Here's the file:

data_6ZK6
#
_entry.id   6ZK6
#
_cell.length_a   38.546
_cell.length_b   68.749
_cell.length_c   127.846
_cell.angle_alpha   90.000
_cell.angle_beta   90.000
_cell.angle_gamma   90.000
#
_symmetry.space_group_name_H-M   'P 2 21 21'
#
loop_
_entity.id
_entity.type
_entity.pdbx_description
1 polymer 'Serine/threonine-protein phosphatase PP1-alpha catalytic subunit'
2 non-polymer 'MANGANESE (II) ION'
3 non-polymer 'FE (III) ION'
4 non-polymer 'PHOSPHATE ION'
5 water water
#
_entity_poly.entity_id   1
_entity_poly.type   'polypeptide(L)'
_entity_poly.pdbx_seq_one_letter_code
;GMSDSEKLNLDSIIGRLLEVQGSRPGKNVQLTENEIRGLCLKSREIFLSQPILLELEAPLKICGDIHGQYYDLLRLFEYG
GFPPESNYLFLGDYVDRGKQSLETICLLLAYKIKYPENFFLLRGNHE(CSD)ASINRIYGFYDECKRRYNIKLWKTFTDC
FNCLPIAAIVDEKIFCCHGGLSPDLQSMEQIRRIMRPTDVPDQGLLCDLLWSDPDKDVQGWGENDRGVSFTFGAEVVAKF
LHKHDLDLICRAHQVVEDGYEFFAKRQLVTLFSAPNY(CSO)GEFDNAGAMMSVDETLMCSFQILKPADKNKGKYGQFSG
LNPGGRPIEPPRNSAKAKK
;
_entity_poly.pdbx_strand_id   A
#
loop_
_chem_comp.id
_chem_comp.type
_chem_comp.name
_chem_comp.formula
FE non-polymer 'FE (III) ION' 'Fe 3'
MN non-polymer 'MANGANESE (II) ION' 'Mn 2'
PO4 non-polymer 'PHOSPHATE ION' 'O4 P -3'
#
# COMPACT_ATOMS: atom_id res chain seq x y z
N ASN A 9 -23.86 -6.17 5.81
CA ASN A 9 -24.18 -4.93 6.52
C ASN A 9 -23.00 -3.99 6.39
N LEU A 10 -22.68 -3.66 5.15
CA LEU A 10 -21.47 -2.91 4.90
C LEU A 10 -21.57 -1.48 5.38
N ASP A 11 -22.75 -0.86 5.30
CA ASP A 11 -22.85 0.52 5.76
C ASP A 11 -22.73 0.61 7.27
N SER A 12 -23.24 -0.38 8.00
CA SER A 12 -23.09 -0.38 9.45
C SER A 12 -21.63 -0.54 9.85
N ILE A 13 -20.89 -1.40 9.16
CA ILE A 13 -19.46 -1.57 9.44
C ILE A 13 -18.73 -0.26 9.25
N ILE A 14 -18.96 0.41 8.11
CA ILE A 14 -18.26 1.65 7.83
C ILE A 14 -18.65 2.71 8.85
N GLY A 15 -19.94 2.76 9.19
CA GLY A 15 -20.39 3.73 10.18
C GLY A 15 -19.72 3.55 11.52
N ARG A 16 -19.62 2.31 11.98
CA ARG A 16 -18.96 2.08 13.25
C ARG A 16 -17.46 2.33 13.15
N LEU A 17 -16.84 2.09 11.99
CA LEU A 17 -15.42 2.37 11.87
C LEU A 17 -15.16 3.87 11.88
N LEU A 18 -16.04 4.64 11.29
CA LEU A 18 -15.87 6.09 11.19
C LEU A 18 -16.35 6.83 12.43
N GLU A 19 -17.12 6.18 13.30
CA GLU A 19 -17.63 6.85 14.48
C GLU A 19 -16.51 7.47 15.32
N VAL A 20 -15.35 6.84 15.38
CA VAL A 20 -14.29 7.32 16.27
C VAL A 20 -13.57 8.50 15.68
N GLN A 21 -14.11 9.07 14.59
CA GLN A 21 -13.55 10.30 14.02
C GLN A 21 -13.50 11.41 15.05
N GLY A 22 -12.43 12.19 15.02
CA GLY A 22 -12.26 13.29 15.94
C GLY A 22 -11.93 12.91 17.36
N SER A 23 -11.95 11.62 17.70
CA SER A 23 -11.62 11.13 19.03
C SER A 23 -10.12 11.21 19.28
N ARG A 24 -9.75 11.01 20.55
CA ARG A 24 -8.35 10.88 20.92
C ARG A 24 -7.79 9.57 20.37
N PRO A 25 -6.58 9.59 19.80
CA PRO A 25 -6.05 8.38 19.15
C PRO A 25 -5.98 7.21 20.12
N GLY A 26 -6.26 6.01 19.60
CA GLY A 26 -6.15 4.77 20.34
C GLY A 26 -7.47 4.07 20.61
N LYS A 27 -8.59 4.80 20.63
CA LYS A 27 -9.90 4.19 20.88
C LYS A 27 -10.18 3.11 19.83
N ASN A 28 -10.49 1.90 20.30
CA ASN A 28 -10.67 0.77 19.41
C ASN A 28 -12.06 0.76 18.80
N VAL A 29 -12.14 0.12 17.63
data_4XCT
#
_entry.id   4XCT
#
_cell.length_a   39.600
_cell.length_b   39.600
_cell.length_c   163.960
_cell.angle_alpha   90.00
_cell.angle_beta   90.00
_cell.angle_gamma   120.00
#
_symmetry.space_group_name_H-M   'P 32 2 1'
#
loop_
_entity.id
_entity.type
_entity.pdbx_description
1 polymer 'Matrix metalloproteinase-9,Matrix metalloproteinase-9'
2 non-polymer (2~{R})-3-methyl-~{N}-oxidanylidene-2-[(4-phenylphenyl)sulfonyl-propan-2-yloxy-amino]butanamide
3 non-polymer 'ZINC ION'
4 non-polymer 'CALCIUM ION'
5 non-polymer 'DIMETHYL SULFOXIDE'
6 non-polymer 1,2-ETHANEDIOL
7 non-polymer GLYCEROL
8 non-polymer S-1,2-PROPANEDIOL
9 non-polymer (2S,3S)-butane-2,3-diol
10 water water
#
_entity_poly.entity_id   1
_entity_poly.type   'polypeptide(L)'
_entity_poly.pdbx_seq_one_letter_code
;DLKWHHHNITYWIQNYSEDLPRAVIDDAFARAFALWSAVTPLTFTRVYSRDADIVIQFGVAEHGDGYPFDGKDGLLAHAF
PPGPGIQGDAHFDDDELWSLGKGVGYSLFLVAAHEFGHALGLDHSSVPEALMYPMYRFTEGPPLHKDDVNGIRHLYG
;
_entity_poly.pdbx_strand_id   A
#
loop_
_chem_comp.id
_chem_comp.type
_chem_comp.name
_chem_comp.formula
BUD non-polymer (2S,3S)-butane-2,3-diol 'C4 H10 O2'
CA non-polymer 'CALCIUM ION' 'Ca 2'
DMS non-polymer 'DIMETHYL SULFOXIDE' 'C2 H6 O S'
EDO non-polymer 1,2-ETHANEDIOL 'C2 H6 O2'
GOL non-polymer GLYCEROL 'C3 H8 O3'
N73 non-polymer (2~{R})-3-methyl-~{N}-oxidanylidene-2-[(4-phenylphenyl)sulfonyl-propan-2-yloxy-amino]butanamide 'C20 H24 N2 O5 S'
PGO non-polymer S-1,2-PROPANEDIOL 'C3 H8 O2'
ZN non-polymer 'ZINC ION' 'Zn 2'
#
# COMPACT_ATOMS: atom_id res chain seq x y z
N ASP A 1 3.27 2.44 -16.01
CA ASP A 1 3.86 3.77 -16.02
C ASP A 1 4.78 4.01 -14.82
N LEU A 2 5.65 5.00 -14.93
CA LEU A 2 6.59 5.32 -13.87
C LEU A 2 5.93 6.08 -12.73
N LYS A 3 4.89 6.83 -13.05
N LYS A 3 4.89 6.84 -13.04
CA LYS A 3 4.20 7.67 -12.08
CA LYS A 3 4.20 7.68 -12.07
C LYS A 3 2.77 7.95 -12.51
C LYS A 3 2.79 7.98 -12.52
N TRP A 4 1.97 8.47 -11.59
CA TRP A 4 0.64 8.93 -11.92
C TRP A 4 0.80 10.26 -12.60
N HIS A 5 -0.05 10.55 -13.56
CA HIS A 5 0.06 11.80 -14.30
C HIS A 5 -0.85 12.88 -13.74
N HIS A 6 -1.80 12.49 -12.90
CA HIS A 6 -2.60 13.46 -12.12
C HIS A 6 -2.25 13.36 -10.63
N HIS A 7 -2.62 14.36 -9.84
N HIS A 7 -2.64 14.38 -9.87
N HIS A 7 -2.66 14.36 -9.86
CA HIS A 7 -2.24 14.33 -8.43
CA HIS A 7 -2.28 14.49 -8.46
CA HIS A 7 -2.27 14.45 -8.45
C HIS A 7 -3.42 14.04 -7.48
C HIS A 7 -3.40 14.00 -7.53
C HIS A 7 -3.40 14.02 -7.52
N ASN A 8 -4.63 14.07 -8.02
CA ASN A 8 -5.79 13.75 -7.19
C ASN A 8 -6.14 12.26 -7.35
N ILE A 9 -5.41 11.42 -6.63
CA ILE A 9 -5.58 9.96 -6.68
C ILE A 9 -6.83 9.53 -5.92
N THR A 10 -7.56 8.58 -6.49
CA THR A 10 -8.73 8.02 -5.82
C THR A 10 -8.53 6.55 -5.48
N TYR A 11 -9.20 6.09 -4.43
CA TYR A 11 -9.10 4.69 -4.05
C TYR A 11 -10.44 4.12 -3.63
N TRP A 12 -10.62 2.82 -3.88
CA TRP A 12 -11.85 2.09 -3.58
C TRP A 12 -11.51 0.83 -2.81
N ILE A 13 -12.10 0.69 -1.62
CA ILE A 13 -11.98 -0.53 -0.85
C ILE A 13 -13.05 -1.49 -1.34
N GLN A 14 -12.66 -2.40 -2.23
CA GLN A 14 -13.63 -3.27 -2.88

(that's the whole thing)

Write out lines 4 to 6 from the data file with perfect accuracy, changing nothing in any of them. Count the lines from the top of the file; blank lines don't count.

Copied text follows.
#
_cell.length_a   38.546
_cell.length_b   68.749